Jin Jun Mei tea
Jin Jun Mei is a lapsang souchong black tea from Wuyishan City, Fujian Province, China. It is made from two small shoots plucked in early spring from the plant's stem which are subsequently oxidised and roasted to giving a tea that has a sweet and flowery flavour with a long lasting sweet after-taste; the brew is bright reddish in colour. In China, this variety of tea is viewed as one of the most prestigious of all teas, its price varies depending on the quality, ranging from US$2 to US$25 per gram. In his classic treatise on tea "Way of Tea", Ka Xing describes it as "a tea for the media rituals is considered to be self-cultivation a way through the tea and enjoy tea, enhance friendship, Maxim virtue, learning etiquette, it is beneficial one kind and beauty ceremony." However, the eminent tea scholar notes that despite the inflated market value, the tea has no significant nutritional value
Lapsang souchong, sometimes referred to as smoked tea, is a black tea, from the mountainous Wuyi region in the province of Fujian in China. It is distinct from other types of tea, as the leaves are traditionally smoke-dried over pinewood fires, imparting a distinctive flavor of smoky pine. Xiǎozhǒng or Siu2 zung2 refers to the larger, coarser tea leaves. Lapsang souchong is a member of the Bohea family of teas, but is not an Oolong tea, as most Bohea teas are.. Lapsang souchong from the original source is expensive because of increasing demand for this variety of tea, as Wuyi is a small area; the story goes that the tea was created during the Qing era when the passage of armies delayed the annual drying of the tea leaves in the Wuyi Mountain. Eager to satisfy demand, the tea producers sped up the process by drying the leaves over fires made from local pines. According to some sources, Lapsang souchong is the first black tea in history earlier than Keemun tea. After the lapsang souchong tea was used for producing black tea called Min Hong, people started to move the tea bush to different places, such as Keemun and Ceylon.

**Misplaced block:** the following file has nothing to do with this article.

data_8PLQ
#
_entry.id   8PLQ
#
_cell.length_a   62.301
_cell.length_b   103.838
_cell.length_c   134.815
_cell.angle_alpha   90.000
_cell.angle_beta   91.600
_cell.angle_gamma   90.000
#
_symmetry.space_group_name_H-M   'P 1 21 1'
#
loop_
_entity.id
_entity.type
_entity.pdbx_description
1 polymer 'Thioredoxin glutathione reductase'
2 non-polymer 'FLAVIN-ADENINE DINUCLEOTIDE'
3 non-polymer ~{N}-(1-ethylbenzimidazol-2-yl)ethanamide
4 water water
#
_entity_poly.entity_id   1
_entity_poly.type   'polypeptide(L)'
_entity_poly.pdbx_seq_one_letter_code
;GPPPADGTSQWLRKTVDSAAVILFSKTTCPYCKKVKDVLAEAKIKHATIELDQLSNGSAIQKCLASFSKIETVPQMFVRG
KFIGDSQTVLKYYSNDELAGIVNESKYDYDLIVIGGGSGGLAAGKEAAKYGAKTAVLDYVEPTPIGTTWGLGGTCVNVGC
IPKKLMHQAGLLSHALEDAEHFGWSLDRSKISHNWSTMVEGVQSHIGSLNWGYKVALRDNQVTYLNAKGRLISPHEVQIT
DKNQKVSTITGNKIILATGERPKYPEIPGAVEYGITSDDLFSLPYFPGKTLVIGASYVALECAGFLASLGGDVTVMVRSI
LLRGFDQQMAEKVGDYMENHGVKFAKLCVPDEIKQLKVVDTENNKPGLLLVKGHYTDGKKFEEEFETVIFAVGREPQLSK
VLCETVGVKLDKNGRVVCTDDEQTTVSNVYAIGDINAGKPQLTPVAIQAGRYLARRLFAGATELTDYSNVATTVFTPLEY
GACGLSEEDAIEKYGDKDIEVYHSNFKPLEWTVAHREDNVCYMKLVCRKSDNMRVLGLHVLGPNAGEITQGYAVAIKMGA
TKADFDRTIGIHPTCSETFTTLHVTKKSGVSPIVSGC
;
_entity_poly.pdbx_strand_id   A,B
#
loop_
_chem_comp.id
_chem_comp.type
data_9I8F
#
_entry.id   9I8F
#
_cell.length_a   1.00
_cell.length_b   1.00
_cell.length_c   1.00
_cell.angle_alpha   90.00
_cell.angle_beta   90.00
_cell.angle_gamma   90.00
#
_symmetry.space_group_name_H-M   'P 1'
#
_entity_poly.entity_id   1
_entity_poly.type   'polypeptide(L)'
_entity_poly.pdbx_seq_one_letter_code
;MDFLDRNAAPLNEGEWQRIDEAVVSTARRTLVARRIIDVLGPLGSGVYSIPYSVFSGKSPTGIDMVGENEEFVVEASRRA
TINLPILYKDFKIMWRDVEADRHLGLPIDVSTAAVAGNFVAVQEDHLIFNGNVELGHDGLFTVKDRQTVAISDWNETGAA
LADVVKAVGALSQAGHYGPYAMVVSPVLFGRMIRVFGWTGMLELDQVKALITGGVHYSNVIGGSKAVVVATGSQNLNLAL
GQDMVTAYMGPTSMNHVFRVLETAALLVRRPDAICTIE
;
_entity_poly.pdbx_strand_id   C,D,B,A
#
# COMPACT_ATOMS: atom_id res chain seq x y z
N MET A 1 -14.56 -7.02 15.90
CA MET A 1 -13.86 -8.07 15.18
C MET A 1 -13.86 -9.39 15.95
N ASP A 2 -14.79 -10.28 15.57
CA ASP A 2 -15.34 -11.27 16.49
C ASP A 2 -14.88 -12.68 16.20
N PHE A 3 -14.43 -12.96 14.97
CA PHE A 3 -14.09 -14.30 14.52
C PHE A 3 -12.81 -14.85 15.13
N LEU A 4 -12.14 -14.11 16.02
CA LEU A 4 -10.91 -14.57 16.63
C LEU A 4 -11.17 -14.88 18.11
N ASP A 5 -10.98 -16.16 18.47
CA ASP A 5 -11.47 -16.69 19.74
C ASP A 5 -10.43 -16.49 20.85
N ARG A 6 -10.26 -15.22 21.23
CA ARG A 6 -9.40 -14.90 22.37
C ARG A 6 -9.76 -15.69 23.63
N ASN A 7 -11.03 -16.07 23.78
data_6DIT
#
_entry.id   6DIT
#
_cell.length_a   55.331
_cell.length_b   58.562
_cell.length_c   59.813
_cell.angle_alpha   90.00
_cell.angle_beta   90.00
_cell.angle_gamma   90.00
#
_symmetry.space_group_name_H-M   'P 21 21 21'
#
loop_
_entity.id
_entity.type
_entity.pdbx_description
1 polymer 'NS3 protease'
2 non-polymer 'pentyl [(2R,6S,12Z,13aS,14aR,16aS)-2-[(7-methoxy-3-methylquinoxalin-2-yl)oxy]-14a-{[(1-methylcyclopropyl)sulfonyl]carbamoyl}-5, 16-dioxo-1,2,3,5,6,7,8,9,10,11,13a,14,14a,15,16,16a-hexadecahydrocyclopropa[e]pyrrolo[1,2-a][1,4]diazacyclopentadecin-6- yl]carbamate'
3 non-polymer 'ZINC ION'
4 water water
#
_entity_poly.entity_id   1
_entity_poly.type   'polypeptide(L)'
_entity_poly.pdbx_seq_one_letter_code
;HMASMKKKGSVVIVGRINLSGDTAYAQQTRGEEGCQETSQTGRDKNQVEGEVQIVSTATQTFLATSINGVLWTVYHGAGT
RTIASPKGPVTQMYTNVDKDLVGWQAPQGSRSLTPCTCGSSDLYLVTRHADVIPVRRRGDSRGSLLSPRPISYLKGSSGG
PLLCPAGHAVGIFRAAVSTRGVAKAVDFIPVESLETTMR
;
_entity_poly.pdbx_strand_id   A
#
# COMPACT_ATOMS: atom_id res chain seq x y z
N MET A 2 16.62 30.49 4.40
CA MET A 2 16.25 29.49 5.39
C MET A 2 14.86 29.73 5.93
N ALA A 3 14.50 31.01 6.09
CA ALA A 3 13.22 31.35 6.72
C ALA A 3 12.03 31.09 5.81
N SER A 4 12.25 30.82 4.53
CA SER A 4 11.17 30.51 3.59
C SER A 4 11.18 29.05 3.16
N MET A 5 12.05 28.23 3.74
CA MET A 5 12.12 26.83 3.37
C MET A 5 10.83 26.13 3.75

“Souchong” refers to the fourth and fifth leaves of the tea plant, further away from the more prized bud of the tea plant. These leaves have fewer aromatic compounds. Smoking provides a way to create a marketable product from these less desirable leaves; the leaves are roasted in a bamboo basket called a hōnglóng, heated over burning firewood, which contributes to the dried longan aroma and smoky flavour. Pinewood is used as the firewood for lapsang souchong and imparts the characteristic resiny aroma and taste; the aroma of lapsang souchong is derived from a variety of chemical compounds. The two most abundant constituents of the aroma are α-terpineol. Many of the compounds making up the aroma of lapsang souchong, including longifolene, originate only in the pine smoke and are not found in other kinds of tea. Lapsang souchong is noted for its rich aromas and flavours which include pine resin, smoked paprika, hints of dried longan, the evocation of peated whiskey, it is common for rather brewed Lapsang Souchong tea to lack the bitterness common with other tea varieties.